Congress Is Messing With the Internet Again
While lots of us spent the last few desperate hours of our Thanksgiving weekend gawking at the awkward end/not end of the Occupy Philly encampment, a menace more immediate than institutionalized corporate/financial/governmental malfeasance/inequity/skulduggery lurks barely noticed.
As, in the hallowed tradition of Cyber Monday, we sit at our desks and pilfer office broadband to cash in on online deals we were too lazy/indignant/terrified to pursue in person on Black Friday, a threat to the Internet—the very tool used to organize Occupy, the Cairo uprisings and much of the Arab Spring—and its unequaled power to enact change sits before Congress.
(I know that holding up Cyber Monday as a paragon of the transformative power of the Internet seems a stretch, but bear with me while you remember what your holidays were like before Amazon wishlists.)
A pair of bills supported by the usual suspects well-meaning folks including the National Cable and Telecommunications Association, the Motion Picture Association, and, oddly but unsurprisingly, big pharma—the House’s Stop Online Piracy Act (introduced October 26th), and the Senate’s train wreck of an acronym, the PROTECT IP Act (introduced in May, it passed the Senate Judiciary Committee but has been put on hold)—aim to grant unprecedented power to the government to shut down and/or block access to and/or cut off from payment and advertising services websites believed to be distributing pirated material and keep search engines and other sites from linking to those sites. (FWIW, this has been endeavored before.) Depending on your bent, this seems like a) a damned fine thing to pursue, because they’re stealing our content! b) a classic government overreach paired with a hand-job for big brother’s buddy, big business or c) a foolish, headlong pratfall down a very slippery slope.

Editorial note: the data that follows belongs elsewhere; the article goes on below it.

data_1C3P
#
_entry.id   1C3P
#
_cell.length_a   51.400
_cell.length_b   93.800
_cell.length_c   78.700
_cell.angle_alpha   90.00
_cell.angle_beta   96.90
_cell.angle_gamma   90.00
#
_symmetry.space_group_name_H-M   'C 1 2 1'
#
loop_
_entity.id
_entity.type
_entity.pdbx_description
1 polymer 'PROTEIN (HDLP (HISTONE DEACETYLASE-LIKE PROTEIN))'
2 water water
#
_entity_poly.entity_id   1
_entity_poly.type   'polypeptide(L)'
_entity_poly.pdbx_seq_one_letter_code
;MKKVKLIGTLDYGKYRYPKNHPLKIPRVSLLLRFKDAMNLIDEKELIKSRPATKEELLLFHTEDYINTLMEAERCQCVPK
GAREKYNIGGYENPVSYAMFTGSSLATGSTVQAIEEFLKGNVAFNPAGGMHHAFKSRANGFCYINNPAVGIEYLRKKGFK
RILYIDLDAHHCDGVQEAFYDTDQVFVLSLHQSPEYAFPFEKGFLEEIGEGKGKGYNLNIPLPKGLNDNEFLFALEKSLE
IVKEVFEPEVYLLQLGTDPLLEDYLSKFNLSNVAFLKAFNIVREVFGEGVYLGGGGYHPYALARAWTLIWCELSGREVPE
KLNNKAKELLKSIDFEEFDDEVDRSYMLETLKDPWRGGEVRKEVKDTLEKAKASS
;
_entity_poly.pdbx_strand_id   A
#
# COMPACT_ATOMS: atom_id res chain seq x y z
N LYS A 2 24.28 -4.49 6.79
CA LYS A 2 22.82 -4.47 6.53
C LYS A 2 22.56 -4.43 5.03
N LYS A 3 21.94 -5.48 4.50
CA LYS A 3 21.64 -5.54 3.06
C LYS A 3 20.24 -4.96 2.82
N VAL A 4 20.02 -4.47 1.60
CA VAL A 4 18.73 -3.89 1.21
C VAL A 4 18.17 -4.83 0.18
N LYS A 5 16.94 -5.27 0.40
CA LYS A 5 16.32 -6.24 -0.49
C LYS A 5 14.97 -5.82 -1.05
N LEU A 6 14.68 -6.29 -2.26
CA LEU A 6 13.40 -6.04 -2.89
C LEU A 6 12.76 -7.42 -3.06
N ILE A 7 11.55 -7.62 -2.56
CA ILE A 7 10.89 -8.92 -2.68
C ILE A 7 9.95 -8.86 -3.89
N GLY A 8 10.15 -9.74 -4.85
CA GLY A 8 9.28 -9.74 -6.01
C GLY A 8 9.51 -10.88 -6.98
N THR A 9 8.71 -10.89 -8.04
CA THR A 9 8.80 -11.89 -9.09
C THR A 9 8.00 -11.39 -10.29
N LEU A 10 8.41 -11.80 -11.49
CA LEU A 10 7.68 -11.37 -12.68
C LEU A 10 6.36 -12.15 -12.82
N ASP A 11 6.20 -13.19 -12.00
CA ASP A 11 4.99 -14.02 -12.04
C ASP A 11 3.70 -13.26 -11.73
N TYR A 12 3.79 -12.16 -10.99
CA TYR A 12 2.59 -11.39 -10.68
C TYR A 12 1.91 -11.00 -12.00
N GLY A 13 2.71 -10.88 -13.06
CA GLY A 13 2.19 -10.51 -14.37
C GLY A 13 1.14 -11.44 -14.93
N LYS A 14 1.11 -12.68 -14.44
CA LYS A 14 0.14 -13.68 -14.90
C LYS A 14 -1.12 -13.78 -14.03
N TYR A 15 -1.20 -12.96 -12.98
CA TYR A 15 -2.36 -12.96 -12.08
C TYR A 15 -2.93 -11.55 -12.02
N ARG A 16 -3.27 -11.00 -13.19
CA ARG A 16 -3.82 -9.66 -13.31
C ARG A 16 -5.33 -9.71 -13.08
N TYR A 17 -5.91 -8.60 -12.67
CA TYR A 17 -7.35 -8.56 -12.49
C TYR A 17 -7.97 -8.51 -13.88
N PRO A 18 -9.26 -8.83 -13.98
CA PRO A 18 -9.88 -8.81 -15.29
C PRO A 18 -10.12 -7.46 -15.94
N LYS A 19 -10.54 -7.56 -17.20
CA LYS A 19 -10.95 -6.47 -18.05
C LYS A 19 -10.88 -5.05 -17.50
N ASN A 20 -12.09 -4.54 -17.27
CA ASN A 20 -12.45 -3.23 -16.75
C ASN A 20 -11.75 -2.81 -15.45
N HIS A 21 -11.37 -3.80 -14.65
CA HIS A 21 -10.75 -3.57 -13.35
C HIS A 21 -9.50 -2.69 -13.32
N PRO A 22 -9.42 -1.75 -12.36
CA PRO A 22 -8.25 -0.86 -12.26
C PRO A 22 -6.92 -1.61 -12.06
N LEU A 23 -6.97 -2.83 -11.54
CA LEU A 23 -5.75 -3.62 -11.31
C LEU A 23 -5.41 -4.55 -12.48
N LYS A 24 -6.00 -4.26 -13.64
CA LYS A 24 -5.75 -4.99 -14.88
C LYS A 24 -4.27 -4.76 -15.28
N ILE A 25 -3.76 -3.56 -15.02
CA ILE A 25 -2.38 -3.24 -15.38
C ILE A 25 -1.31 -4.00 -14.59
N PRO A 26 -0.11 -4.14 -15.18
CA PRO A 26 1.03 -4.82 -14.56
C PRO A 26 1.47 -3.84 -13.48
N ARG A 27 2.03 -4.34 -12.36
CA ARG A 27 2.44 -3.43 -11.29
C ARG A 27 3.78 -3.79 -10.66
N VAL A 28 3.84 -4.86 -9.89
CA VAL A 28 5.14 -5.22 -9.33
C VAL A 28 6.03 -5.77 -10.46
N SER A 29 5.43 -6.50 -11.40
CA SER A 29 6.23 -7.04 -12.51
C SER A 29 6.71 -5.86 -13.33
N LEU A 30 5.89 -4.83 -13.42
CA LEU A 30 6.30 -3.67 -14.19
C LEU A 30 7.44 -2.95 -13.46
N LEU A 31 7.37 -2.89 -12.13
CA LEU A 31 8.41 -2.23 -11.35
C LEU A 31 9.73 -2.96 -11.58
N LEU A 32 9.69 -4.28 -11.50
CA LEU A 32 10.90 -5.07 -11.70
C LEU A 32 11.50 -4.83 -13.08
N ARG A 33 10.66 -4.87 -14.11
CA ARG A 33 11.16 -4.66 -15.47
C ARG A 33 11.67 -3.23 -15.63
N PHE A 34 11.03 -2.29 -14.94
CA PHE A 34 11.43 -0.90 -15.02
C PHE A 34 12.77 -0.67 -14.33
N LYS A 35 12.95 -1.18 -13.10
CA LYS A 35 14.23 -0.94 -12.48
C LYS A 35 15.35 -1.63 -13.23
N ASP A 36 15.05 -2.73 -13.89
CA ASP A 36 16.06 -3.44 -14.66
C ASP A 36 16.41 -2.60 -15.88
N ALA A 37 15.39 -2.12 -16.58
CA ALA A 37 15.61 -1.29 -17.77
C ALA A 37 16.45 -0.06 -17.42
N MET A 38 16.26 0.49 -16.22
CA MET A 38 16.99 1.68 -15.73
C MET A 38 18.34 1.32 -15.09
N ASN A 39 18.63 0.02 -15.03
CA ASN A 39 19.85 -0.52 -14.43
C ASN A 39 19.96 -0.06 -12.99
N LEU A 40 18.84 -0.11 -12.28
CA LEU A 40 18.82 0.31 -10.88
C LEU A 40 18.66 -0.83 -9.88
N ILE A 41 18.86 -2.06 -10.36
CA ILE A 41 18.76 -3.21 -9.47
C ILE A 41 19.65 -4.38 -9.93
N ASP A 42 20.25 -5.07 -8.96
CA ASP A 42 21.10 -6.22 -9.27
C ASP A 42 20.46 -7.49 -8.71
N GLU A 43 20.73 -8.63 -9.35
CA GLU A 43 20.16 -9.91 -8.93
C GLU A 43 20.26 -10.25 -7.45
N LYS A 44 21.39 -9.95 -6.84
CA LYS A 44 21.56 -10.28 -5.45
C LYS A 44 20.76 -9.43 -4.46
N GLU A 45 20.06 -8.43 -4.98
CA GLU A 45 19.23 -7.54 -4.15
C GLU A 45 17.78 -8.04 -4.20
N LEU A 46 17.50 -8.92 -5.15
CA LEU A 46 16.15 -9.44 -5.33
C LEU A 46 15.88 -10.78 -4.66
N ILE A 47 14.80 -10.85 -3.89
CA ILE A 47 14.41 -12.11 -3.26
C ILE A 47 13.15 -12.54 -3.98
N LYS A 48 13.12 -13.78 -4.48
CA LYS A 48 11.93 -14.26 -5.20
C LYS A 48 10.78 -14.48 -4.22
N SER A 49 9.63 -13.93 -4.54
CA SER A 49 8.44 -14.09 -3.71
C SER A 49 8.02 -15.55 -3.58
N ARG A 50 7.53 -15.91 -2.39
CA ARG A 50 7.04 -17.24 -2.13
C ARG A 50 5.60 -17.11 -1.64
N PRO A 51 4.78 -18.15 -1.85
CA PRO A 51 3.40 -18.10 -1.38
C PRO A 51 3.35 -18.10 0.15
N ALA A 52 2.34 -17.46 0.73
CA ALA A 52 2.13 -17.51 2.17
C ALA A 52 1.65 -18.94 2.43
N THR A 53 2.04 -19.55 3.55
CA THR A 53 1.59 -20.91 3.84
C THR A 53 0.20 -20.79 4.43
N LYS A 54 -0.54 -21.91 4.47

As you may have guessed, I’m in group c. What’s particularly distressing are the powers the acts would give to companies to sue other companies, particularly start-ups. In their infancy, would YouTube, Twitter, Facebook or countless other socially transformative sites that are, by their nature, often conduits for copyrighted material, have survived a government shut-down backed by moneyed dinosaurs out to protect their decaying business models? More importantly, will the next media revolution be allowed out of the gate?
(Note that as a writer/reporter content provider, the value of whose time and work has been diminished by the flood of free content that the Internet enables/demands and the “piracy” of original work by content farms, site-scrapers and aggregators, I’m not callous to the plight of the pirated. And for what it’s worth, the acts don’t seem particularly popular among artists content creators, either.)
As the music industry learned and the book industry is figuring out, you can’t stop pirates; you can hardly hope to contain them. (With their embrace of Spotify, record labels are at least trying to learn from the Napsters of yore.) As a team of analytical modelers from Duke and Rice universities discovered, attempts to stem piracy via the use of digital rights management (DRM) has the unintended consequence of encouraging further piracy, rewarding the pirates and, ultimately, punishing legal customers with higher prices to fund DRM systems that don’t work. To think that piracy can be legislated away demonstrates an ignorance of history. The Internet is by nature disruptive because it knows no borders, which is what makes it at once so scary to those in power and so important to the oppressed and otherwise voiceless. These go hand in hand.
All of which is to say piracy is a fact of life on the Internet, which also happens to be the greatest vehicle for social, political and societal change humankind has yet known. Proposed regulation should be dealt with lightly, and should carefully consider all ramifications, intended and otherwise. As Google’s Eric Schmidt has opined, acts such as the ones before Congress offer “simple solutions to complex problems” and would set a “disastrous precedent” that’s a few easy-to-envision hops and skips from freedom-crushing policies like those in China.
If you’re an Occupier or a supporter, this is at the heart of what you’re fighting for. And if you’re not, you should seriously think about sending an email, signing a petition, tweeting or posting a status update. Y’know, while you can.